The arrest of the internationally-blacklisted fishing vessel Labiko 2 by the Liberian Coast Guard, assisted by Sea Shepherd, gives insight into the shadowy and largely unregulated shark liver oil industry. After being kicked out of European waters, these unscrupulous owners and operators, mostly based out of Spain, have set their sights on West Africa.

Sea Shepherd assists the Liberian Coast Guard to board the Labiko 2. Photo by Melissa Romao/Sea Shepherd.
Sea Shepherd assists the Liberian Coast Guard to board the Labiko 2. Photo by Melissa Romao/Sea Shepherd.

In the mid-1990s, the largely Spanish-owned fleet of approximately 50 deep-water shark fishing boats wreaked havoc in the North East Atlantic Ocean. For almost ten years, these vessels crisscrossed the continental shelf off the United Kingdom with gillnets until the populations of deep-water sharks fell to 20% of their original numbers. Fisheries scientists estimate that the fleet’s combined length of net fishing at any one time was between 5,800 and 8,700 kilometers, the equivalent of stretching a net from Spain to the United States.

Deep-water sharks before livers are removed. Photo by Melissa Romao/Sea Shepherd.
Deep-water sharks before livers are removed. Photo by Melissa Romao/Sea Shepherd.

The activity of this fishing fleet, mostly based in Spain, was poorly documented, with little information provided to fisheries management on catch and by-catch. The discard of fishing nets at sea, both through unintentional loss as well as deliberate dumping, was common practice. Approximately 30 kilometers of gillnet was lost per vessel per 4-8 week fishing trip. These lost nets, also called ‘ghost nets’ can go on killing anything it “catches” for many years; they also equated to 750 tons of plastic pollution discarded at sea every month.

On board the Labiko 2, sharks are finned before their livers are processed into oil. Photo by Melissa Romao/Sea Shepherd.
On board the Labiko 2, sharks are finned before their livers are processed into oil. Photo by Melissa Romao/Sea Shepherd.

Both the amount of fishing gear used, and the high-level of lost gear, resulted in the deep-water shark populations plummeting.

As a result, the International Council for the Exploration of the Sea declared a zero “total allowable catch” (TAC) for sharks in the North East Atlantic, in effect banning the taking of deep-water sharks. Deep-water shark fishing in both East Africa and India, had the same disastrous effect as in the North East Atlantic.

The discovery of a shark liver oil production facility on board the Labiko 2 in Liberia reveals that the shark plunderers have now come to West Africa.

Liberian Coast Guard sailor inspects shark liver production facility. Photo by Melissa Romao/Sea Shepherd.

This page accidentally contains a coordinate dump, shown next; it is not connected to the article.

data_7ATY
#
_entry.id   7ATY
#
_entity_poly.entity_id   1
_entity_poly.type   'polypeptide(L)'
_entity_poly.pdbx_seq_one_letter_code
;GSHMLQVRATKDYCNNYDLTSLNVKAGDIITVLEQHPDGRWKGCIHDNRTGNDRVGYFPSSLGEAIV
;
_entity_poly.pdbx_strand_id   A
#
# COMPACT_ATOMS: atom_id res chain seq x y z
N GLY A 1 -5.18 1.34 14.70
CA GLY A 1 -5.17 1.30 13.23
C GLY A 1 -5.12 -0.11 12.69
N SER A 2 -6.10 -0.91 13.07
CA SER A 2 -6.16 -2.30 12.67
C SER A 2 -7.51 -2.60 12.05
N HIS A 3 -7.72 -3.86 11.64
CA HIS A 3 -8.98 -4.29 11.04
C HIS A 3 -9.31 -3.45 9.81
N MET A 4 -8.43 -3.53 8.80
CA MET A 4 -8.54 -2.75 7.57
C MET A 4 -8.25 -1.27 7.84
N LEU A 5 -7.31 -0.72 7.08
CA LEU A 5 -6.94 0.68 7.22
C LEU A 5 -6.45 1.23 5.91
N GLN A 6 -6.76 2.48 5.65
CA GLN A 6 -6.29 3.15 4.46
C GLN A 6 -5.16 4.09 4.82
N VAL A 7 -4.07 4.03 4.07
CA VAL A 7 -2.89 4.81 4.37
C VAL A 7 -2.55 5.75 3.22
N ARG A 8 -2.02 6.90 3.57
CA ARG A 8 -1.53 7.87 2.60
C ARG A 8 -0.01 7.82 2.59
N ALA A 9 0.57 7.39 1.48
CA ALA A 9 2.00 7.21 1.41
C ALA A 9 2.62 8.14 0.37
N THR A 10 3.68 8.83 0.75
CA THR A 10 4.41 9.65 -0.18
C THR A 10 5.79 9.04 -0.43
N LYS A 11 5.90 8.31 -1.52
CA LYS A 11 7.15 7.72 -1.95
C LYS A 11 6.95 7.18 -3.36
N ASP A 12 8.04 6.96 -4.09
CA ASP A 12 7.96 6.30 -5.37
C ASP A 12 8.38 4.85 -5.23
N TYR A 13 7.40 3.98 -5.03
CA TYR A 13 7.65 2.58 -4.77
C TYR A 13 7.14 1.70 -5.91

Liberian Coast Guard sailor inspects shark liver production facility. Photo by Melissa Romao/Sea Shepherd.

When the Labiko 2 was boarded by the Liberian Coast Guard, assisted by Sea Shepherd, it was quickly uncovered that the vessel was not using longline fishing gear as per their license, but rather prohibited deep-water gillnets, and that these gillnets were being used to target deep-water sharks. It was further discovered that the vessel, under its previous name ‘Maine’, was on the international blacklists of three regional fisheries management organizations. When applying for its fishing license in Liberia, the Labiko 2 had submitted what is known within fisheries enforcement as a ‘trojan horse application’, namely an application to conduct a different fishery than intended in order to cloak the destructive impact of their actual activities.

The Liberian Coast Guard inspects the Labiko 2. Photo by Melissa Romao/Sea Shepherd.
The Liberian Coast Guard inspects the Labiko 2. Photo by Melissa Romao/Sea Shepherd.

“The owners and operators of the Labiko 2 conspired to circumvent the laws of Liberia, devastating the Liberian marine environment in the process. I’ve said it before, and I’ll say it again - the Republic of Liberia is not open for business to plunderers”, said Hon Brownie Samukai, Liberian Minister of National Defense.

Deep-water sharks killed for their fins and liver. Photo by Jake Parker/Sea Shepherd.
Deep-water sharks killed for their fins and liver. Photo by Jake Parker/Sea Shepherd.

On board the Labiko 2 was a shark liver oil production facility. From documents inspected onboard, previous fishing trips had yielded 40, 52 and 60 metric tons of shark liver oil. Forty metric tons of shark liver oil corresponds to approximately 53,000 dead sharks. An average fishing trip for the Labiko 2 was between 15/18 fishing days; meaning that the Labiko 2 was conservatively killing over 500,000 sharks per year.

Shark fetus removed from finned deep-water shark. Photo by Melissa Romao/Sea Shepherd.
Shark fetus removed from finned deep-water shark. Photo by Melissa Romao/Sea Shepherd.

Shark species are slow to grow, late to mature, and breed small numbers of offspring, and thus are particularly vulnerable to overfishing. As shown though cargo manifests found on board the Labiko 2, the shark liver oil production industry, because of the sheer number of sharks killed, has an environmental footprint that can wipe out a fishery in just years.

Endangered hammerhead sharks with their fins removed on board the Labiko 2. Photo by Melissa Romao/Sea Shepherd.
Endangered hammerhead sharks with their fins removed on board the Labiko 2. Photo by Melissa Romao/Sea Shepherd.

“The Labiko 2 is a floating environmental catastrophe and the Liberian Coast Guard and Sea Shepherd have saved hundreds of thousands of sharks through the arrest of this notorious poacher. It is now incumbent upon Liberia to take strong legal action against the Labiko 2 to ensure that populations of sharks in Liberia do not meet the same fate as deep-water sharks did in Europe, East Africa and India”, said Sea Shepherd Director of Campaigns Peter Hammarstedt.

Watch the video: "Poacher killed half a million sharks for liver oil"

Sea Shepherd assists the Liberian Coast Guard to board the Labiko 2 as heavy rain falls. Photo by Melissa Romao/Sea Shepherd.
Sea Shepherd assists the Liberian Coast Guard to board the Labiko 2 as heavy rain falls. Photo by Melissa Romao/Sea Shepherd.
Sea Shepherd assists the Liberian Coast guard to arrest the Labiko 2. Photo by Melissa Romao/Sea Shepherd.
Sea Shepherd assists the Liberian Coast guard to arrest the Labiko 2. Photo by Melissa Romao/Sea Shepherd.

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Sea Shepherd news articles from 2012 and earlier.

For articles from 2013 and newer, visit our Sea Shepherd News page.